Honeycomb: a Grasshopper Package (2023)
Honeycomb, a pattern generating grasshopper plugin, enables the creation of 2D and 3D patterns through symmetric transformations, each derived from the 17 wallpaper groups. Users can choose any of the wallpaper groups to create tilings based on Voronoi Domains and custom topological interlocking blocks. This project was completed in collaboration with Tom Görtzen and Reymond Akpanya from the RWTH Aachen University and Sebastian Wiesenhütter from the Technische Universität Dresden.
Any feedback would be greatly appreciated and please share anything interesting that you create! Download the plugin from the Food4Rhino Forum and try it out. The code for this project is on Github, found here.
The plugin consists of ten components, which work together to generate, manipulate and array the smallest unit of a repeating symmetrical pattern, named fundamental domains. Simply by changing a few parameters in the below script, all six tilings shown above can be created.
Each symmetry group has an infinite amount of fundamental domains, so the number of patterns that can be quickly created is quite large. Historically, Dutch Graphic Artist M. C. Escher employed the use of the pg wallpaper group. Honeycomb enables users to make generate similar imagery.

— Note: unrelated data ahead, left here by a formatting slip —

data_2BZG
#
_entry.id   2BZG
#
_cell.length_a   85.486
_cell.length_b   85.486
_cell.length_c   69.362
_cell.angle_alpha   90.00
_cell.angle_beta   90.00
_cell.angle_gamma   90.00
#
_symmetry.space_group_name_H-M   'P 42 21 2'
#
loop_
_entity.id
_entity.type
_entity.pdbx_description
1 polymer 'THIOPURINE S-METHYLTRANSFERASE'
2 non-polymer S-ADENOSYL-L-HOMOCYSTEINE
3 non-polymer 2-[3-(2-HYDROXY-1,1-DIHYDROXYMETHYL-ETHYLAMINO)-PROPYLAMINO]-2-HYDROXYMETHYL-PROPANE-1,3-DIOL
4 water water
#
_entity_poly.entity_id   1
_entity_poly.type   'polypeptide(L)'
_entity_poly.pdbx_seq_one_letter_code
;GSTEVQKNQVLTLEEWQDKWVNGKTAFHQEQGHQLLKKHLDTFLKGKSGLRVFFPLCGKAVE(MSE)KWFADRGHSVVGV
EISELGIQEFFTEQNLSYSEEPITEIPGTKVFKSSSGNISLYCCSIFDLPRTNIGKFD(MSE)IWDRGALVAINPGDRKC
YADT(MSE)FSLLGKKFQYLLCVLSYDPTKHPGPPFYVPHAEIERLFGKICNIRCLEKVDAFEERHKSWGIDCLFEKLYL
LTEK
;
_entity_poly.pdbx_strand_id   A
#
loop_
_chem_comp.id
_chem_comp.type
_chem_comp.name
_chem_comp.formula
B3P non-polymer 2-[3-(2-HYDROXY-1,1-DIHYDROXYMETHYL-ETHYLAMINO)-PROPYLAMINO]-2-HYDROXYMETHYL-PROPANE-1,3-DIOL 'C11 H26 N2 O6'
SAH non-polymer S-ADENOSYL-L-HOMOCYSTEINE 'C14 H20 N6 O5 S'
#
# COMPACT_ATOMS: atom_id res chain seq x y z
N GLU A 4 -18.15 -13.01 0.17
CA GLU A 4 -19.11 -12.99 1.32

The below script is responsible for the creation of the abovce animation. It did require some post-processing in blender, but the entire generation of interlocking blocks and their movement was enabled by Honeycomb.
Users also have the option to draw their own geometry and repeat it via the logic of the wallpaper group. Whether it is an iterlocking geometry (created via one of the Make Interlocking Block components) or a geometry created within Rhino-space, the grasshopper tool quickly allows for a repeating transformation.
The software has potentials to move into the physical space and become 3D. 3D printed geometry is quick to output with a few addtional rhino or grasshopper commands to make a printable solid. If you, the reader, uses Honeycomb and creates something interesting and beautiful, please share it!
This project was funded by the Deutsche Forschungsgemeinschaft (DFG, German Research Foundation)–SFB/TRR 280. Projekt-ID: 417002380. Tom Goertzen was partially supported by the FY2022 JSPS Postdoctoral Fellowship for Research in Japan (Short-term), ID PE22747.